Slipping back to dream-folk with ‘Yukki Onna’, a haunting song about a Japanese mythical figure, and you are carried along by Sive’s captivating voice. The EP ends with ‘Tenlach’ where the beautiful Irish language is featured; a soothing lullaby, reflecting a connection with nature, tradition and roots. The perfect ending to the collection.   

Overall, the EP delivers a balanced introspection; the mood is uplifting and reverential, filled with delightful and unexpected musical turns. I was held throughout by Sive’s emotive and enveloping voice, warming my heart, and undoubtedly yours too when you’re lucky enough to listen to this poignant collection.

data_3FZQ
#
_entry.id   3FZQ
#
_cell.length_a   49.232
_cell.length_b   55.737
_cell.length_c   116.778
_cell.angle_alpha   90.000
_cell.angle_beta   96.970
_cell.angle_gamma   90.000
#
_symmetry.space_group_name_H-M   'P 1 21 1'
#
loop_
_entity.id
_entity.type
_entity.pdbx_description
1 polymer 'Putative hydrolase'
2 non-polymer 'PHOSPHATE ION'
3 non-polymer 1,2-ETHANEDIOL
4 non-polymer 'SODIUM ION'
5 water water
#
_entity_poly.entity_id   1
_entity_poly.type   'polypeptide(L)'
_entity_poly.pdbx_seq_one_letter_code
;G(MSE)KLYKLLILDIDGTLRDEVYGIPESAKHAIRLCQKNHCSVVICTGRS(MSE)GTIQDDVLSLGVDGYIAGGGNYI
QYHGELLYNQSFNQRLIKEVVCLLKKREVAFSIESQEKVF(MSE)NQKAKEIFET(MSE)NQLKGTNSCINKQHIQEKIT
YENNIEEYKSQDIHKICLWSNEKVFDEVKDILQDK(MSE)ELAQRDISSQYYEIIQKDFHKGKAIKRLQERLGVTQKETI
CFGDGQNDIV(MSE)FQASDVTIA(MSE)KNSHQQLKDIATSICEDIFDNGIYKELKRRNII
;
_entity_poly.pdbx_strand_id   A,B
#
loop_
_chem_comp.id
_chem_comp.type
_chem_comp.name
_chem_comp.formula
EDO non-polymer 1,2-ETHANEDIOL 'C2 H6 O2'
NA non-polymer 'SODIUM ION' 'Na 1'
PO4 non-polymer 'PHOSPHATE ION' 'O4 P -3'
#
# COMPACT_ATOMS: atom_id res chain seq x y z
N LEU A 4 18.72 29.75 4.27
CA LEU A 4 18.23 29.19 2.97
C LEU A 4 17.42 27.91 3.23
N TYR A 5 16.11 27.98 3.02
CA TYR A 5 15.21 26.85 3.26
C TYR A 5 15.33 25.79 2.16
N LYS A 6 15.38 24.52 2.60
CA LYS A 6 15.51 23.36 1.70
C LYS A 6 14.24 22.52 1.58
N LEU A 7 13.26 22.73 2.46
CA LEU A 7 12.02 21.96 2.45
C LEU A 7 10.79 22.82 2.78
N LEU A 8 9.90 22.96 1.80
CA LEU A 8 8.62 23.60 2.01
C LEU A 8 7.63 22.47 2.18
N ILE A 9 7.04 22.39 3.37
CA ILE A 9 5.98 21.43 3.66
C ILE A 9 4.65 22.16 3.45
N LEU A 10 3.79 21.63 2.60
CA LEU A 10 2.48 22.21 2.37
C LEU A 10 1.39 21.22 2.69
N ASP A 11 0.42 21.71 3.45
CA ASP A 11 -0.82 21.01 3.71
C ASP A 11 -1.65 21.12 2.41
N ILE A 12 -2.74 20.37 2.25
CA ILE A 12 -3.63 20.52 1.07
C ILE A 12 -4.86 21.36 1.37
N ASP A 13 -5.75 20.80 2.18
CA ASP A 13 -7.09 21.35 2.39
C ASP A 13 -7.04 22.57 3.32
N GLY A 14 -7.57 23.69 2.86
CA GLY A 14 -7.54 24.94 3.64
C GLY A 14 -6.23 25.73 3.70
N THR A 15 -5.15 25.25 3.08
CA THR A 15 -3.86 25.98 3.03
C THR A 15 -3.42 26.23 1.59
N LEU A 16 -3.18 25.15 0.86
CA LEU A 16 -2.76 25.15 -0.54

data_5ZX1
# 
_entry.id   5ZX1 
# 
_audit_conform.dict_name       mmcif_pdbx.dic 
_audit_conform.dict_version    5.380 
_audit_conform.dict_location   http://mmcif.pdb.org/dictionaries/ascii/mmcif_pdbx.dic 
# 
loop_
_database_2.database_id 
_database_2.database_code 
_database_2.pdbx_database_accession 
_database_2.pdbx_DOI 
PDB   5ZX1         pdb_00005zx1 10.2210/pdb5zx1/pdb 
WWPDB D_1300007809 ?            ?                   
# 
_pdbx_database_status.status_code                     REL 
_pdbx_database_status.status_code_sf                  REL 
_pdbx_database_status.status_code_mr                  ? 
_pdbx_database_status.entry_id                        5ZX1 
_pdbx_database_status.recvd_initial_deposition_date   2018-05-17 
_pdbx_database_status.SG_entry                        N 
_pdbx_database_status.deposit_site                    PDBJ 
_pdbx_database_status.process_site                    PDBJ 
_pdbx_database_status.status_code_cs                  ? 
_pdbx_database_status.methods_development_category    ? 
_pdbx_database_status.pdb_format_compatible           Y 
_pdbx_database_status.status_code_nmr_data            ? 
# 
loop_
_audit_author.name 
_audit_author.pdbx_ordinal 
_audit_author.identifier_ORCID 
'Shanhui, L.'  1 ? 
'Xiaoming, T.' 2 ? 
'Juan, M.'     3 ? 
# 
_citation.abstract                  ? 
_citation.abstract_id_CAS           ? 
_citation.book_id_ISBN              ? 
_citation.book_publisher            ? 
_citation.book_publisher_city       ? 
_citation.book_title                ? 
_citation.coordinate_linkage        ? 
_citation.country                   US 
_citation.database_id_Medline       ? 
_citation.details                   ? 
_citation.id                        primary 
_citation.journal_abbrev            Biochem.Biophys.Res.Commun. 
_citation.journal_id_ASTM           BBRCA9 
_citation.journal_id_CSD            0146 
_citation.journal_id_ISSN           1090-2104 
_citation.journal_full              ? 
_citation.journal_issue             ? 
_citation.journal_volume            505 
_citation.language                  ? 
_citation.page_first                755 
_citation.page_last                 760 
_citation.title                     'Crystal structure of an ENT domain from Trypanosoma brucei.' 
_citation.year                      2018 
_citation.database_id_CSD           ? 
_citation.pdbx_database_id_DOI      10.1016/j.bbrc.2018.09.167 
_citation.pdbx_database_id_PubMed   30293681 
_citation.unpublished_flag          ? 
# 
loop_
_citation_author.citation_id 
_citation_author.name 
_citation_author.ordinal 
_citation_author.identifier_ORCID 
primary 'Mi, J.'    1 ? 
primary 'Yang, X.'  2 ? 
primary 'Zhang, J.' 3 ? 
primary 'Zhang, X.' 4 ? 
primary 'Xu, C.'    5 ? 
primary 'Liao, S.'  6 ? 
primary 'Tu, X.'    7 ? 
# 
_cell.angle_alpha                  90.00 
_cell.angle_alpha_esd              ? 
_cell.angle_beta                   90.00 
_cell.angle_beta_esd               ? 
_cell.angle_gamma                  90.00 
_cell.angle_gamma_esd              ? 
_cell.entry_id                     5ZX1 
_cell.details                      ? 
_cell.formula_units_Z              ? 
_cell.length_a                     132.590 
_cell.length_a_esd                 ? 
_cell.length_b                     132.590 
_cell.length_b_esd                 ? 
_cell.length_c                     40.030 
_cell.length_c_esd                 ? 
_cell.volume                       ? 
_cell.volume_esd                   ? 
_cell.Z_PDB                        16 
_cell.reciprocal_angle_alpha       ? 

Sive is out on 2nd May via Veta Records.

Fi Ni Aicead

ALBUM: Shitkid – ‘Detention’

Starting off as a solo project from Åsa Söderqvist in 2015, ShitKid has blossomed into a pop-punk revival as of late. Söderqvist and new bandmate Lina Molarin Ericcson have returned to their school days to unearth material for their new album Detention. The album, an eight-track EP, takes inspiration from the likes of old-school punk bands like Weezer, The Offspring and Simple Plan which is evident from the moment the title track ‘Detention’ hits. 

On deciding that the album should follow the pop-punk genre, Söderqvist says, “It’s a genre that’s quite embarrassing to go back to, and i knew that would make it really fun. I used to be emo in 2008, and no nobody plays that music anymore!